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Sunday, June 2, 2013

Fade to Black - G Street Panorama review

Genre : Classic Rock with a Psychedelic, Doom and Grunge tint
Label : Silver Maple Kill Records
Origin : United State
Release Date : 2013
Official site : > - here - <

You can't simultaneously gain knowledge of a track called "Aliens and Beer" and remain disinterested of it, and US based Fade to Black is doing all and THEN some in their considerable classic/doom/grunge rock charisma power to emphasize this point. The song is a clear initiatory representation of what this veteran formation is all about at first face value - massively guitar centered mid-range axe warfare that borders - JUST borders - on punk in its sonic volumetrics, backed up by a mean, and clearly audible bass presence and adept drum molestation skills that give any decent dope fiend drumma' a run for the next fix.

Luckily enough, the band delivers flamboyant variation in the context of intensity and general musical behavior. The ensemble has a legitimate punch and heft to it whenever they feel like showing off the obligatory granite balls, and they emerge competent/clear/thoughtful throughout the tamer compositions - "The Note", for example -, as well. Unhidden intentions are on persistent display that seek to compliment a psychedelic overtone, armed with an apt understanding of the related criteria systems. This fascination comes to you via a diverse set of various beneficiary and easily accessible iterations, too. The one you hear in "Aliens and Beer" is the Timothy Learian psyhedelia with a tint of doom, while the one you will find in "The Note" is more playful-, fanciful, showing reminiscences with Pink Floyd and a restless variant of Beatles, even. Nah, I'm only kidding with one of the references. Or am I? Read on to know more about the record.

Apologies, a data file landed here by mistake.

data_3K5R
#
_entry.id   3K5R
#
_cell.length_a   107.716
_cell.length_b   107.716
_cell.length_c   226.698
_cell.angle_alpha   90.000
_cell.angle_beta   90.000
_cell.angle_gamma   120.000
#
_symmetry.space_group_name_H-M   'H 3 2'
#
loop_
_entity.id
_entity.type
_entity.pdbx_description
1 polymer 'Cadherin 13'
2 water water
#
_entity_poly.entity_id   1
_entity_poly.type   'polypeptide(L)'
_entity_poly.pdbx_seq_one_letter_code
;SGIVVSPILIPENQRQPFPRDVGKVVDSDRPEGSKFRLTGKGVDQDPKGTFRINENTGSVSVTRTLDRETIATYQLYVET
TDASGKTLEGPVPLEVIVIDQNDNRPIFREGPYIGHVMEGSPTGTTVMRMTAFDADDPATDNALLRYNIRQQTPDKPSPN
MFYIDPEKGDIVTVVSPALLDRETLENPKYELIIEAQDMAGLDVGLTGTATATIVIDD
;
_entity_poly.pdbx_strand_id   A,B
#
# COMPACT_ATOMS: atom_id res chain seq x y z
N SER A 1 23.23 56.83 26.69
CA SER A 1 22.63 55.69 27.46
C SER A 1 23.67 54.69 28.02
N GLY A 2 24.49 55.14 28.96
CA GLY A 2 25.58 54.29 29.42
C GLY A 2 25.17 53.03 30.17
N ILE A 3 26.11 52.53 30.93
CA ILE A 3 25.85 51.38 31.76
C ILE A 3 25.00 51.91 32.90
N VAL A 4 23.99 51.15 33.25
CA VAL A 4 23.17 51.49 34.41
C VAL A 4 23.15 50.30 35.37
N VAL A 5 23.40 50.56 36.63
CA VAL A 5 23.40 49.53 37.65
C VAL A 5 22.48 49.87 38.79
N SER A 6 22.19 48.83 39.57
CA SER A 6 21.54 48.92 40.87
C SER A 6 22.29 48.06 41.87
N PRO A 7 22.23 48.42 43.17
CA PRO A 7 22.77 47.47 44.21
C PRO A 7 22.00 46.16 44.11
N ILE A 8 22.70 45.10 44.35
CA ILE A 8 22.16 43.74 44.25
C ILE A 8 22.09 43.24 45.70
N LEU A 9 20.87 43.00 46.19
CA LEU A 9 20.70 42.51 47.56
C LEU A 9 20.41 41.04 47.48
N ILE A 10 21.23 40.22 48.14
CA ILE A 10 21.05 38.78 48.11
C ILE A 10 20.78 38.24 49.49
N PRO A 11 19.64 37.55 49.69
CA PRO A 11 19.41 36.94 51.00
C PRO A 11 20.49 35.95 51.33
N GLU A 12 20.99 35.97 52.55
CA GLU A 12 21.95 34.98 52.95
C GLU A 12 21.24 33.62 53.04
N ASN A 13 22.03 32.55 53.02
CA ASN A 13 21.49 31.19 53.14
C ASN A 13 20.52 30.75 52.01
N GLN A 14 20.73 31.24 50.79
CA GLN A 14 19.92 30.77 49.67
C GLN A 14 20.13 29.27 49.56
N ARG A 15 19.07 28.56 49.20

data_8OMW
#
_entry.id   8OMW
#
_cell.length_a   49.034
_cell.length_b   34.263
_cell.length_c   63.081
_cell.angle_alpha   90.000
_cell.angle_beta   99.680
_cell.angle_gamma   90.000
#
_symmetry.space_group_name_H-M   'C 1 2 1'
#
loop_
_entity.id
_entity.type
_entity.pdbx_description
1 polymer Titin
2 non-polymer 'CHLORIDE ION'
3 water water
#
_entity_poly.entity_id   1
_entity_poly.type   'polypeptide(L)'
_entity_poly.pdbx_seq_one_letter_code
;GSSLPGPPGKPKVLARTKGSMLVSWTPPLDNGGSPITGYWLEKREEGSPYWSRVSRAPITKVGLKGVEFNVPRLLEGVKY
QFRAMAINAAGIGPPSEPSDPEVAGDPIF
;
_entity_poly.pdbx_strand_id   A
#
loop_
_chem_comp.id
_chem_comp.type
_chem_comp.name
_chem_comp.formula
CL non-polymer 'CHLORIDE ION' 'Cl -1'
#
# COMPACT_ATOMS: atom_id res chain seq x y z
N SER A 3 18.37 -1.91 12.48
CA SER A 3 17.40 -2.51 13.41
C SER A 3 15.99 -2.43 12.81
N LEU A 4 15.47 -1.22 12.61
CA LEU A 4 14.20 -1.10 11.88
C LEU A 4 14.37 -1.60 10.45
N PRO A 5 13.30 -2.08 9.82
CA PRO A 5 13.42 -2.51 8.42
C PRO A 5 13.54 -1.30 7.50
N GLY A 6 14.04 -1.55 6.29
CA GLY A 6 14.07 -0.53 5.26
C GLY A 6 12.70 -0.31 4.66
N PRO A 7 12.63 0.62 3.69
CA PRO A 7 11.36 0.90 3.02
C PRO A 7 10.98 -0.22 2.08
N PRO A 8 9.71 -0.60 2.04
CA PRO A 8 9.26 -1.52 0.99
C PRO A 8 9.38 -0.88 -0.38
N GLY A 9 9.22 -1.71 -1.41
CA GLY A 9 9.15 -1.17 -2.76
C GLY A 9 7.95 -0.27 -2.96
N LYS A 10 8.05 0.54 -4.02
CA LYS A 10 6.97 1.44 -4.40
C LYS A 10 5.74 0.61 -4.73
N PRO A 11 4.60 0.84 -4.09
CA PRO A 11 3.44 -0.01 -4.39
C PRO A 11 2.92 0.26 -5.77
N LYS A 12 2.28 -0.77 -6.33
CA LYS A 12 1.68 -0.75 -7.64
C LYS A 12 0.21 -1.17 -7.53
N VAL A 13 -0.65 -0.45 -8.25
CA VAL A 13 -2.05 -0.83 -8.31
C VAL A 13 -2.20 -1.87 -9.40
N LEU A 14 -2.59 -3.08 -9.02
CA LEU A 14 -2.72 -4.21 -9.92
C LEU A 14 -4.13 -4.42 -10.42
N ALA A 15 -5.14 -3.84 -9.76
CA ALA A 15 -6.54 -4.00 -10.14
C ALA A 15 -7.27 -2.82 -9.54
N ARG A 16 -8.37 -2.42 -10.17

Beside the psychedelic flavors the disc frequently is reliant on, the another major complimentary mood is that of - doom. Isn't it hilarious that "mood" reads "doom" in reverse? The album weighs in via its non-negotiable full value content paua' whenever it seeks to consort these two premiere motivators, and summons a shape of music that courts psychedelic classic rock with doomy overtones - track number 4, "Witch Puzzle" is as tight of a soul-swallower void-eater Black Sabbathian instant classic as you'll ever have a chance testamenting with a yet-sane (aaaaahhha, hahahaha) mind. Same goes out to the album-ender audio projectile, of which I will offer my opinion at a later point of this review. At the culmination point of said song, "Witch Puzzle", the band releases "'za lionnzzs" into the audience - fuck yeah! - without remorse, and my only qualm is the mere time period of the ensuing metaphoric massacre committed against stock-sanity. The formation shows an exceptionally adept command of Black Sabbathian moods/dooms and narrative musical sounds and tendencies, and, coming to think of it, it is respectable that they chose not to abuse these tools. (But - not even a little bit though??)